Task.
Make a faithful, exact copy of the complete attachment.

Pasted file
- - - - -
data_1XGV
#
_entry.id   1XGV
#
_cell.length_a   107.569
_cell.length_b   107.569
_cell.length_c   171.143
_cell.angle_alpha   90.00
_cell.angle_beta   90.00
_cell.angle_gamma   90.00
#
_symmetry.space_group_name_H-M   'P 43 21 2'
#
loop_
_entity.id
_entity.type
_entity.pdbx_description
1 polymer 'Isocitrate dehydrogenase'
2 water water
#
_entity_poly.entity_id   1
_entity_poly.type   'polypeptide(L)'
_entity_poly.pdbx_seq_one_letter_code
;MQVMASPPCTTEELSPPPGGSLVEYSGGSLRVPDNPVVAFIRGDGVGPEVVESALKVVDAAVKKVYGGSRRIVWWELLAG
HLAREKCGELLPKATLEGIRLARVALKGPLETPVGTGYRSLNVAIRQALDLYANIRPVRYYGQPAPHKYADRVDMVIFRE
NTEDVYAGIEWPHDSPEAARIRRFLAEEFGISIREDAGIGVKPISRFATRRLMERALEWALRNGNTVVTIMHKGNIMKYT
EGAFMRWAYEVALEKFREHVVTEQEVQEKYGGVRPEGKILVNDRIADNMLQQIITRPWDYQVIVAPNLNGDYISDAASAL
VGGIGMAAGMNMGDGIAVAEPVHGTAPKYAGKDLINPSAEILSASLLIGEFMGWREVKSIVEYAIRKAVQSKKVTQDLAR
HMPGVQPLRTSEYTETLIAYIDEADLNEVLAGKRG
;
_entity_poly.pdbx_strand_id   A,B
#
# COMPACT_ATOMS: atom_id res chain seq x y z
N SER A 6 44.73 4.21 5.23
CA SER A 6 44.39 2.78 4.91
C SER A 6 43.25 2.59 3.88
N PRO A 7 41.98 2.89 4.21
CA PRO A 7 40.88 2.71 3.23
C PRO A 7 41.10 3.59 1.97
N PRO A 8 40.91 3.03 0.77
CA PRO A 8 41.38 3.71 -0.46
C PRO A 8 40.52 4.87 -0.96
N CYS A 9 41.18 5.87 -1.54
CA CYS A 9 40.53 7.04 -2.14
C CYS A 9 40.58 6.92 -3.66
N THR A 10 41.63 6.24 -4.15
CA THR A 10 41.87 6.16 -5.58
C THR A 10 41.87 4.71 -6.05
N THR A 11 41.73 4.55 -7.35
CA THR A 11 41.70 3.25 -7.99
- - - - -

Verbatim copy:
data_1XGV
#
_entry.id   1XGV
#
_cell.length_a   107.569
_cell.length_b   107.569
_cell.length_c   171.143
_cell.angle_alpha   90.00
_cell.angle_beta   90.00
_cell.angle_gamma   90.00
#
_symmetry.space_group_name_H-M   'P 43 21 2'
#
loop_
_entity.id
_entity.type
_entity.pdbx_description
1 polymer 'Isocitrate dehydrogenase'
2 water water
#
_entity_poly.entity_id   1
_entity_poly.type   'polypeptide(L)'
_entity_poly.pdbx_seq_one_letter_code
;MQVMASPPCTTEELSPPPGGSLVEYSGGSLRVPDNPVVAFIRGDGVGPEVVESALKVVDAAVKKVYGGSRRIVWWELLAG
HLAREKCGELLPKATLEGIRLARVALKGPLETPVGTGYRSLNVAIRQALDLYANIRPVRYYGQPAPHKYADRVDMVIFRE
NTEDVYAGIEWPHDSPEAARIRRFLAEEFGISIREDAGIGVKPISRFATRRLMERALEWALRNGNTVVTIMHKGNIMKYT
EGAFMRWAYEVALEKFREHVVTEQEVQEKYGGVRPEGKILVNDRIADNMLQQIITRPWDYQVIVAPNLNGDYISDAASAL
VGGIGMAAGMNMGDGIAVAEPVHGTAPKYAGKDLINPSAEILSASLLIGEFMGWREVKSIVEYAIRKAVQSKKVTQDLAR
HMPGVQPLRTSEYTETLIAYIDEADLNEVLAGKRG
;
_entity_poly.pdbx_strand_id   A,B
#
# COMPACT_ATOMS: atom_id res chain seq x y z
N SER A 6 44.73 4.21 5.23
CA SER A 6 44.39 2.78 4.91
C SER A 6 43.25 2.59 3.88
N PRO A 7 41.98 2.89 4.21
CA PRO A 7 40.88 2.71 3.23
C PRO A 7 41.10 3.59 1.97
N PRO A 8 40.91 3.03 0.77
CA PRO A 8 41.38 3.71 -0.46
C PRO A 8 40.52 4.87 -0.96
N CYS A 9 41.18 5.87 -1.54
CA CYS A 9 40.53 7.04 -2.14
C CYS A 9 40.58 6.92 -3.66
N THR A 10 41.63 6.24 -4.15
CA THR A 10 41.87 6.16 -5.58
C THR A 10 41.87 4.71 -6.05
N THR A 11 41.73 4.55 -7.35
CA THR A 11 41.70 3.25 -7.99